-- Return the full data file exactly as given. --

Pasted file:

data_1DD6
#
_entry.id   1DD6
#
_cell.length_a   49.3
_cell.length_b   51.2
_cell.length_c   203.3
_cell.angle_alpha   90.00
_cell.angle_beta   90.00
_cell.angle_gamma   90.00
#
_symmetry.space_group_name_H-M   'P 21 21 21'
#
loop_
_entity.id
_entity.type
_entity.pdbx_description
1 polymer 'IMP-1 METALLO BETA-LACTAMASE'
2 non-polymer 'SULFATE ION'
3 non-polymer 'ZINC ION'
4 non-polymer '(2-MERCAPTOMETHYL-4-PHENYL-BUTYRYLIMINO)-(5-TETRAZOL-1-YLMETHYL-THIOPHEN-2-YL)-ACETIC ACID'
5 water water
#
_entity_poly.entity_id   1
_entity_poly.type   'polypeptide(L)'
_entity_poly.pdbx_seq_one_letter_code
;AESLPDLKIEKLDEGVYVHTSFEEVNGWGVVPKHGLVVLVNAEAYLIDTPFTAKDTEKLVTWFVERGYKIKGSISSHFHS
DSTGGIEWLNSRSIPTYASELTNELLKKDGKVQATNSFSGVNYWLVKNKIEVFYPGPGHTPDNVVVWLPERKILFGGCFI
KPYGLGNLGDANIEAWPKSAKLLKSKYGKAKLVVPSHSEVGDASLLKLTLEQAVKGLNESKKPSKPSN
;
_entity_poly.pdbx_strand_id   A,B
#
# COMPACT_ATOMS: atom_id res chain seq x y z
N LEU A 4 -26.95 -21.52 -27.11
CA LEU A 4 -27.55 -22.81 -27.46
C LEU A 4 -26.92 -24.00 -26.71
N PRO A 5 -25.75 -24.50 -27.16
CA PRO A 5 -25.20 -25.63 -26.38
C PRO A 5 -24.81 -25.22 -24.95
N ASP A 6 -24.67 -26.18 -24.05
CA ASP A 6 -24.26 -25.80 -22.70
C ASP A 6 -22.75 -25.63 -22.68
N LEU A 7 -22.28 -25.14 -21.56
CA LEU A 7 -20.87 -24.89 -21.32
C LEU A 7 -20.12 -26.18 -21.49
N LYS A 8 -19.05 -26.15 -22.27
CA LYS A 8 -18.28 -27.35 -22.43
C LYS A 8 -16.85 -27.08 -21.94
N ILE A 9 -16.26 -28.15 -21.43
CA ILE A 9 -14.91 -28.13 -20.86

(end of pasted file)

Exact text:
data_1DD6
#
_entry.id   1DD6
#
_cell.length_a   49.3
_cell.length_b   51.2
_cell.length_c   203.3
_cell.angle_alpha   90.00
_cell.angle_beta   90.00
_cell.angle_gamma   90.00
#
_symmetry.space_group_name_H-M   'P 21 21 21'
#
loop_
_entity.id
_entity.type
_entity.pdbx_description
1 polymer 'IMP-1 METALLO BETA-LACTAMASE'
2 non-polymer 'SULFATE ION'
3 non-polymer 'ZINC ION'
4 non-polymer '(2-MERCAPTOMETHYL-4-PHENYL-BUTYRYLIMINO)-(5-TETRAZOL-1-YLMETHYL-THIOPHEN-2-YL)-ACETIC ACID'
5 water water
#
_entity_poly.entity_id   1
_entity_poly.type   'polypeptide(L)'
_entity_poly.pdbx_seq_one_letter_code
;AESLPDLKIEKLDEGVYVHTSFEEVNGWGVVPKHGLVVLVNAEAYLIDTPFTAKDTEKLVTWFVERGYKIKGSISSHFHS
DSTGGIEWLNSRSIPTYASELTNELLKKDGKVQATNSFSGVNYWLVKNKIEVFYPGPGHTPDNVVVWLPERKILFGGCFI
KPYGLGNLGDANIEAWPKSAKLLKSKYGKAKLVVPSHSEVGDASLLKLTLEQAVKGLNESKKPSKPSN
;
_entity_poly.pdbx_strand_id   A,B
#
# COMPACT_ATOMS: atom_id res chain seq x y z
N LEU A 4 -26.95 -21.52 -27.11
CA LEU A 4 -27.55 -22.81 -27.46
C LEU A 4 -26.92 -24.00 -26.71
N PRO A 5 -25.75 -24.50 -27.16
CA PRO A 5 -25.20 -25.63 -26.38
C PRO A 5 -24.81 -25.22 -24.95
N ASP A 6 -24.67 -26.18 -24.05
CA ASP A 6 -24.26 -25.80 -22.70
C ASP A 6 -22.75 -25.63 -22.68
N LEU A 7 -22.28 -25.14 -21.56
CA LEU A 7 -20.87 -24.89 -21.32
C LEU A 7 -20.12 -26.18 -21.49
N LYS A 8 -19.05 -26.15 -22.27
CA LYS A 8 -18.28 -27.35 -22.43
C LYS A 8 -16.85 -27.08 -21.94
N ILE A 9 -16.26 -28.15 -21.43
CA ILE A 9 -14.91 -28.13 -20.86